Bond investors not happy

Definitely not 100 percent happy are bond investors. Keep in mind when you obtain a mortgage you are providing an asset that will become an investment for a bond investor. When bond investors are not happy they sell bonds, or do not purchase new bonds. This leads to oversupply or reduced demand, either of which in turn leads to lower prices for those investments, which means higher rates of return. As you can guess, this means you need to input higher mortgage rates into mortgage calculators.

Why are bond investors not happy with the compromise? Because they believe it will erode their yields, or returns on investment. They believe it will increase the federal deficit requiring more federal borrowing which will lead to more oversupply of bonds. They believe it will increase the chances for uncontrollable or very difficult to control inflation when the economy is able to break out of its current malaise and grow. These concerns were expressed through the week by bond portfolio managers and analysts as interest rates jumped over the course of the week.

As a result of what they believe will happen, investors stayed away from Treasury bonds and Mortgage Backed Securities, causing prices to plummet and rates to spike. Freddie Mac's Weekly Mortgage Market Survey released on Dec. 9, 2010 reported the rate for a 30-year fixed-rate mortgage at 4.61 percent at a cost of 0.7 origination points. The prior week the rate was 4.46 percent at a cost of 0.8 origination points, the week before that 4.40 percent. One month ago, on November 11, 2010, the rate was 4.17 percent, almost one-half of one percent lower than today's rates.

Use refinance calculator to run the numbers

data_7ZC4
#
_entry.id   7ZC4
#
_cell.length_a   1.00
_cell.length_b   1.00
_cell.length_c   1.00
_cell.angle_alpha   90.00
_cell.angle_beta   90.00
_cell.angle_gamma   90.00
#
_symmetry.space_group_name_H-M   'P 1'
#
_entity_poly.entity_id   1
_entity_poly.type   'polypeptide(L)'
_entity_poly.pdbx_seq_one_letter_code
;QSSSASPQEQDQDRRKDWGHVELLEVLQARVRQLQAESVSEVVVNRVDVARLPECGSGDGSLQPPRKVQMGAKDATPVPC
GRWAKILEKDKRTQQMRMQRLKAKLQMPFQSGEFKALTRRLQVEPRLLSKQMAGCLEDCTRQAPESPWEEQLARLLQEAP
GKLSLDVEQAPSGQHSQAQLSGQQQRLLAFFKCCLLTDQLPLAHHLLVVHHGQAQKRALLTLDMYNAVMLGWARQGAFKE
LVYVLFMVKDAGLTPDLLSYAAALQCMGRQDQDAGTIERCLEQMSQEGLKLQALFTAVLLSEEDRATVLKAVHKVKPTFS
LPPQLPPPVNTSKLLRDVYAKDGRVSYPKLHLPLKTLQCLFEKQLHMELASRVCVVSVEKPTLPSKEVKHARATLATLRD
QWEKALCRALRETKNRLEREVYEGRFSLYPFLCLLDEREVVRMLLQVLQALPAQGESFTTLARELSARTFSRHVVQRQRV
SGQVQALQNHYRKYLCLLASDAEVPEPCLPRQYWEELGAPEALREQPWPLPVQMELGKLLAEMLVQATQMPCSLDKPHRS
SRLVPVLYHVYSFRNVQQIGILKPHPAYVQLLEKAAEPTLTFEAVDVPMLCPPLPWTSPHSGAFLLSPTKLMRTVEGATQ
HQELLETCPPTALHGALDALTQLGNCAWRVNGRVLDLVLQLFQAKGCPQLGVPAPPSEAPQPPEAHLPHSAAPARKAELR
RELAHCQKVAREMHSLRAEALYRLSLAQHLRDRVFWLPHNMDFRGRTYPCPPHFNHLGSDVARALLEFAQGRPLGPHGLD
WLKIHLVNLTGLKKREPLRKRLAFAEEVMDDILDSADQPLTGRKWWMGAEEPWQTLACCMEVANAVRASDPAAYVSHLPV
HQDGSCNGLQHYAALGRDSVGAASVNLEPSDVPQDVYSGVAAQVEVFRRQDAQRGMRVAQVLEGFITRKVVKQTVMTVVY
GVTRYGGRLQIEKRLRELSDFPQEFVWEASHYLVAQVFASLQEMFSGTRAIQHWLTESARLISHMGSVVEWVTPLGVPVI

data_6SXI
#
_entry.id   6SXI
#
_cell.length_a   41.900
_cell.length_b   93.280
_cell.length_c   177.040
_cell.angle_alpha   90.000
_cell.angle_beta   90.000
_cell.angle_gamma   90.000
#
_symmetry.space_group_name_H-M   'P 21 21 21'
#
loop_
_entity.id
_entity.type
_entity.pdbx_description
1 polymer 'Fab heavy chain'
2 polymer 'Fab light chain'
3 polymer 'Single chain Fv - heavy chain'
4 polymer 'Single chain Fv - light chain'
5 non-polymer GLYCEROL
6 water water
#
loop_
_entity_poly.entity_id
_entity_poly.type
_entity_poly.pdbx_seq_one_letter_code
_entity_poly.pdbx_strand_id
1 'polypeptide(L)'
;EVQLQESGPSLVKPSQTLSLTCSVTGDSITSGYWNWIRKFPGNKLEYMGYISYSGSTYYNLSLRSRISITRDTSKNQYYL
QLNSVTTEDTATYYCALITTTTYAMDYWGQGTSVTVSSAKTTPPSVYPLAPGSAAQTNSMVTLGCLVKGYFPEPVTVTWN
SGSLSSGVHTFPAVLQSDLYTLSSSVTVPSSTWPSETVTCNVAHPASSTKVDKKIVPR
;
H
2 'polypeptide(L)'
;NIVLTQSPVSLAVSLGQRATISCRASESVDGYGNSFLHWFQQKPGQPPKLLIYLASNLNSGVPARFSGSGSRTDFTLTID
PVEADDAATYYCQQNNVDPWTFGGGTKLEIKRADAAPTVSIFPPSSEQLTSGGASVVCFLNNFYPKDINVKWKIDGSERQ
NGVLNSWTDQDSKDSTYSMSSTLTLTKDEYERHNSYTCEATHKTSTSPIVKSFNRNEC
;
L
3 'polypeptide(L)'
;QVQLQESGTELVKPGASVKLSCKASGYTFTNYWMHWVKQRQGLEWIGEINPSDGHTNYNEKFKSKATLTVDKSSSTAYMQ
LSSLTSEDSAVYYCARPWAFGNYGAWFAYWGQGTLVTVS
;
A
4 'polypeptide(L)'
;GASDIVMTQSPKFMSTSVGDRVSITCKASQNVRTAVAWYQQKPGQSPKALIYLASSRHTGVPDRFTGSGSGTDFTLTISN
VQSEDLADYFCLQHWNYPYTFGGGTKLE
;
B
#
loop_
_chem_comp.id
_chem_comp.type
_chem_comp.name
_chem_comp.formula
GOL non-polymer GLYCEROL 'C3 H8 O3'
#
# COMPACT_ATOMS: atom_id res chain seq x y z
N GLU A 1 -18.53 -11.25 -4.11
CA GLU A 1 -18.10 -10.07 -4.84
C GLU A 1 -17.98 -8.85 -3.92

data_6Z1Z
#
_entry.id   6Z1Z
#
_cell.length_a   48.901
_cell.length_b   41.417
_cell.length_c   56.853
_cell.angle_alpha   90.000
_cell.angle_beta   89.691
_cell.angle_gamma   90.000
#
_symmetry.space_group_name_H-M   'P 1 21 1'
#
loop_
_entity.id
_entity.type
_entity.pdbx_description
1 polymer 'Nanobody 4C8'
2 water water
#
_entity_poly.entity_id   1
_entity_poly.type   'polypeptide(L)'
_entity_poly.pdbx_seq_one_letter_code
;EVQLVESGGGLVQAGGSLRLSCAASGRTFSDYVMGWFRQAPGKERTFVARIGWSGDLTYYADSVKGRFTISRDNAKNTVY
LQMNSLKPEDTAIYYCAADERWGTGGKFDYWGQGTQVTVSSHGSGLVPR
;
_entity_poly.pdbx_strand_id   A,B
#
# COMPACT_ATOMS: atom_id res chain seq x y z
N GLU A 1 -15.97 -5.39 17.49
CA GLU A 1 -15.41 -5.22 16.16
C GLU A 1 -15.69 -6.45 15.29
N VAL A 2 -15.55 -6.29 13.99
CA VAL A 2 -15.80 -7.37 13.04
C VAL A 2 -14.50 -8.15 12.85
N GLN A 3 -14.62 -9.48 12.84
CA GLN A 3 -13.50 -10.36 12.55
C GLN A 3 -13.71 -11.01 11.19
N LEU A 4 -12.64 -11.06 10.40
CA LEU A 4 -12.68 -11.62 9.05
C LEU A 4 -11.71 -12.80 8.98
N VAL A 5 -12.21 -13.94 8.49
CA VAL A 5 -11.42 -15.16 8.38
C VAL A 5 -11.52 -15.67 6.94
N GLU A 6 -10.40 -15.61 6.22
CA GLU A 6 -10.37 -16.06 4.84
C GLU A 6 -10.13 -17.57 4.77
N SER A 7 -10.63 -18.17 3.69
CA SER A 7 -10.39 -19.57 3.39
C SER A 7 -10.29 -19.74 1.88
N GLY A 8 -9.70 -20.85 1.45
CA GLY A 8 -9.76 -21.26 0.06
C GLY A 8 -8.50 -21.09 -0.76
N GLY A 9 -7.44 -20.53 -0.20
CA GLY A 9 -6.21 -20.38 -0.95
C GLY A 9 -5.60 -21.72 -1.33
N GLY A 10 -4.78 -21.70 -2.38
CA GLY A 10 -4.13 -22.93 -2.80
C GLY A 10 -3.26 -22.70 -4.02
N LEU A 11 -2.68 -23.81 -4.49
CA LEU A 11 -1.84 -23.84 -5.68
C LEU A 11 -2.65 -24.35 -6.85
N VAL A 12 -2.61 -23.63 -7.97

Are the bond investors correct in their beliefs? Or will the continuing sobering news showing lack of jobs, consumer confidence and housing growth temper their beliefs and bring rates lower? We won't know for several weeks. If the investors are correct we can say the bottom of the market has passed; if they are incorrect we may see a return to the bottom, or near the bottom. What risk are you willing to take if you are considering a new home loan or mortgage refinance?

Posted By :
Dennis C. Smith is co-owner and broker of record for Stratis Financial in southern California. He has over twenty years' experience in the mortgage industry.

Prequalification calculator tips and tricks

March 02nd, 2011

Are you paid weekly or every other week? Is semi-monthly the same as bi-weekly? One of the most important duties performed by a...  Read More

Home price and sales data show weaker housing markets

February 28th, 2011

If you've been thinking 2011 is the year for you to purchase a new home you may be weighing whether to purchase before rates climb...  Read More

Trust yourself, trust your home

February 22nd, 2011

Every newspaper has a section where, if you are in it, you will not be able to read your name and the story. It is the obituary section. Reading...  Read More

Mortgage rates remain above 5 percent as consumer prices rise

February 18th, 2011

There is a relationship between prices you pay in the store and the rate on your new home loan or refinance mortgage. This week two key indexes on prices were...  Read More

0 Responses to "Mortgage rates jump on politics, not economics"

No Comments

Leave a Comment